Intrigued by the headlines declaring Star Wars record-breaking figures (more than $1 billion and counting worldwide), I took myself off to see the film at my local cinema.
I wish I hadn't bothered and saved myself ten pounds. What's more, I now have no intention of seeing any more instalments in the franchise, nor will I pay to see another movie by director JJ Abrams after this.
Abrams has been credited with reviving the franchise but I think the praise has come too early. I admit I had reservations after Cloverfield, a film so tiresome, I wanted to leave the cinema. And these were borne out by my experience. Star Wars: The Force Awakens is without wit, humour, style or substance. It's like a two-hour long, live-action cartoon aimed at eight year olds. I wanted to be wowed; instead I was left distinctly underwhelmed.
It will be interesting to see how well the next film in the franchise does. While I'm certain the studio will make its money back and then some, I doubt whether it will do as well as this first instalment. Interviewed on BBC Radio 4's arts show Front Row, one commentator called JJ Abrams "a brilliant magpie". I prefer the Jamaican word: "teef". I was so bored, I started ticking off all the movie references - there's the hand-holding sequence from Wall-E (thanks to screenwriter Michael Arndt); there's the Golum-like figure from Lord of the Rings (even played by the same actor Andy Serkis); plus nods to all the original Star Wars films. And acknowledging his icon Steven Spielberg's obsession with father-son relationships, Abrams even manages to shoehorn in a storyline featuring Hans Solo and unlikely offspring Kylo Ren (played by Adam Driver).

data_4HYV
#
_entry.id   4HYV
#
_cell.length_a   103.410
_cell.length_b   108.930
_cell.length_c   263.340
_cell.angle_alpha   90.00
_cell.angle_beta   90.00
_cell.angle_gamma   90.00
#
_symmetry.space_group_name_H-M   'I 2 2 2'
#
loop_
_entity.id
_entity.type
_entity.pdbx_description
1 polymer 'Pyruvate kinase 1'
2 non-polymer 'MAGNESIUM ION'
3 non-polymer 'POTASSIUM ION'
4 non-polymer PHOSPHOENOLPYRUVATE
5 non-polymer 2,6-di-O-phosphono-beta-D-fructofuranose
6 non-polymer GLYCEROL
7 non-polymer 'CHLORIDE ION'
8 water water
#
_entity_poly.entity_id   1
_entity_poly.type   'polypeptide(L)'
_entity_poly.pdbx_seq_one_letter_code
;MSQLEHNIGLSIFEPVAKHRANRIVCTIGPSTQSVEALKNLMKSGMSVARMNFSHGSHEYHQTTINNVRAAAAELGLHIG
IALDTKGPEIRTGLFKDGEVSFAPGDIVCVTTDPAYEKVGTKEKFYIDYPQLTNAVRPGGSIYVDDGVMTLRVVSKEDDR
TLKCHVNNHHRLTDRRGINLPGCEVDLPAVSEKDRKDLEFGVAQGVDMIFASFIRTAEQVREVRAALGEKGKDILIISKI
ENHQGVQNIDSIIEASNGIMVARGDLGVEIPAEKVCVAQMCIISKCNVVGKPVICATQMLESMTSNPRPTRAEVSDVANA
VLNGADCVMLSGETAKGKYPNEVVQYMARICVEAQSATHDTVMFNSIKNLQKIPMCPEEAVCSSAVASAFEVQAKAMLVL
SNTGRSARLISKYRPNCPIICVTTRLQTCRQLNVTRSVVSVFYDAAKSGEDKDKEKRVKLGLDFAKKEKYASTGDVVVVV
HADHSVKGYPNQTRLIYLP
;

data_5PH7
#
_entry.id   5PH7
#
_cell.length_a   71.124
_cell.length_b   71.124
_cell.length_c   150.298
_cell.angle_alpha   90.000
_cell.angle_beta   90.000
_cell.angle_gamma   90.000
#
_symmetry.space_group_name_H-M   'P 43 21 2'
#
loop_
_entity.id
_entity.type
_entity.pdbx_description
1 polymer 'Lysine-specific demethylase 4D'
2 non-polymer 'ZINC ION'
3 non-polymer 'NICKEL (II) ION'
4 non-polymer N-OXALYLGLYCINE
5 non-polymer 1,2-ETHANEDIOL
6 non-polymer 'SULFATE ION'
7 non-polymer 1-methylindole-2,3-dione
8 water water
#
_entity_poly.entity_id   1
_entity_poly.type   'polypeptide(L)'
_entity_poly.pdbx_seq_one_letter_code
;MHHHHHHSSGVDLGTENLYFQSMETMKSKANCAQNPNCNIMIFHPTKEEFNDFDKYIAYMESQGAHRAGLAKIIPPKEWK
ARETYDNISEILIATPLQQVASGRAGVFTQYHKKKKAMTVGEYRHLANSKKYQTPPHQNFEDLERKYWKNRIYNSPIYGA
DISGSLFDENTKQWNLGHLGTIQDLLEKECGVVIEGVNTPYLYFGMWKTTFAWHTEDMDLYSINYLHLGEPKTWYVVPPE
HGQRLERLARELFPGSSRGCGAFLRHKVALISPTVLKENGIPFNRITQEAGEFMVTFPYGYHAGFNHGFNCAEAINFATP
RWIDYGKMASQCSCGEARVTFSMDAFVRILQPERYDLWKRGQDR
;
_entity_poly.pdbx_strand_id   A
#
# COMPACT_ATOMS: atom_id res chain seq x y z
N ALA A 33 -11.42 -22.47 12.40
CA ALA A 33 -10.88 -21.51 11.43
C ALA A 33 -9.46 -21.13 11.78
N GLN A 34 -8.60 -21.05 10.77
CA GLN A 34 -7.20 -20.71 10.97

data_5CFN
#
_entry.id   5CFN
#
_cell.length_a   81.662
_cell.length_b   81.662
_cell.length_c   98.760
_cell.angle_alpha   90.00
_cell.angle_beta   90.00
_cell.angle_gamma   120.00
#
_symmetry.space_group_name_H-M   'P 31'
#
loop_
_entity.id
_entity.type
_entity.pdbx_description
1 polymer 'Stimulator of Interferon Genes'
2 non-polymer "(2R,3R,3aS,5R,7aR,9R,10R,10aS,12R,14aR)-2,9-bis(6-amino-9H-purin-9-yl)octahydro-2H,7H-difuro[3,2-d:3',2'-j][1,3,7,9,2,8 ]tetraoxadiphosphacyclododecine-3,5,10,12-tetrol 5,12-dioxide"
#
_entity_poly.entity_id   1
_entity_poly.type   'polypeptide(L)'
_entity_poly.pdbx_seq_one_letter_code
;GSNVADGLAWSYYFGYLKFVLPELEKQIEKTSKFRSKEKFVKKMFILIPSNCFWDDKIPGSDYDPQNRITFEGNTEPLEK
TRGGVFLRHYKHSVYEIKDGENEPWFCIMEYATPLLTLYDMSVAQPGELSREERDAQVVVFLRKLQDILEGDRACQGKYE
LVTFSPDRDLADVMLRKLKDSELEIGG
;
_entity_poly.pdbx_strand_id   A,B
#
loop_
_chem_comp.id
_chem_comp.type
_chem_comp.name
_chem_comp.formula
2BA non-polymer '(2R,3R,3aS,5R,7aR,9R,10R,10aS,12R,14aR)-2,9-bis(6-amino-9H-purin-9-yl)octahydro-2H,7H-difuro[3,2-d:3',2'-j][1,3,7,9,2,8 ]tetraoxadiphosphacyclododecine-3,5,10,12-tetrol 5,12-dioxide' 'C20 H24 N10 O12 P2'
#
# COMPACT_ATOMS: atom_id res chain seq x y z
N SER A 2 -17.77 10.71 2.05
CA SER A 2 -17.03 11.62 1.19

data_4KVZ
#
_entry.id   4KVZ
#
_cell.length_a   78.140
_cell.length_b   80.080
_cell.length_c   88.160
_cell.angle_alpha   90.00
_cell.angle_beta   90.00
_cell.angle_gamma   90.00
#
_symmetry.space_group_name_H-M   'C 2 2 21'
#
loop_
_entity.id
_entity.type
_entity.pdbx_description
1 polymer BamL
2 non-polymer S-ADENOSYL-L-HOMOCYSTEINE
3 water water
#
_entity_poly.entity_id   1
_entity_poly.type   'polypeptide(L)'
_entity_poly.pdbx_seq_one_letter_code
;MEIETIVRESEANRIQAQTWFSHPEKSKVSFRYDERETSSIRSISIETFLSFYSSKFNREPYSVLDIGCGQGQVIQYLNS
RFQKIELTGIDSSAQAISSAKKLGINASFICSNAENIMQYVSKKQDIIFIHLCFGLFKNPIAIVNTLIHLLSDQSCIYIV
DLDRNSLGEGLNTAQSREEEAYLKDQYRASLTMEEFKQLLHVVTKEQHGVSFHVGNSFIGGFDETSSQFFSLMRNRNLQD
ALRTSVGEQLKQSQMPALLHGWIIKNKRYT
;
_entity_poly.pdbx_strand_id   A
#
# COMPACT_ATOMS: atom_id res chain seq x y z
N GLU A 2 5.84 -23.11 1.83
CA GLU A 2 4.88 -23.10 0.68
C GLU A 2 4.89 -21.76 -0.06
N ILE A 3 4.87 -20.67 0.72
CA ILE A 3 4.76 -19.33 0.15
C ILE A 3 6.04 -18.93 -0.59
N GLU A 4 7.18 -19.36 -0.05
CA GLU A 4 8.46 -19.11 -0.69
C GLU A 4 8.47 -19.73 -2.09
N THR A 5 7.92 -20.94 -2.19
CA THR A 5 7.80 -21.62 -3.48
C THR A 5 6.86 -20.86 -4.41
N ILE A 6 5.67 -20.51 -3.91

Yes, there are panoramic landscapes - but not the time to enjoy them. Finn's journey across the desert after his ship crashes feels like a casual stroll down the garden path.
The only time I laughed is when Finn, Rey, Hans Solo and Chewy fly to the rebel base to be greeted by Lupita Nyong'o's character Maz Kanata, who demands, "Where's my boyfriend?" of Chewy. Had Abrams the sense to include a scene of the two of them together. Maybe that will come in the next instalment. If Dame Judy Dench can win an Oscar for her seconds-long appearance in Shakespeare In Love, Nyong'o should at least get a nomination for this.
There are directors who are excellent with actors, and there are those who are great at presenting spectacle. Few directors are equally adept at both and I would not put Abrams in this category. Scene after scene in Star Wars: The Force Awakens is dispatched with indecent haste, as though the film was edited by someone with ADD - and yet the film still feels overlong. Oscar Isaac, a tour de force in Inside Llewyn Davis, looks like he's just going through the motions here as rebel pilot Poe Dameron. Daisy Ridley makes an unlikely orphaned scavenger, and I have to say Domhnall Gleeson as General Hux is one of the most baffling casting decisions I think I've seen on the big screen.
"Don't give them what they want - show them something they've never seen before," Orson Welles famously said. I have a feeling that it's nostalgia that's driving those record-breaking box office figures. All those fan boys and girls with children of their own are turning up in force for a trip down memory lane. Star Wars: The Force Awakens maybe what the punters want but we've definitely seen it all before.
Star Wars: The Force Awakens is in cinemas now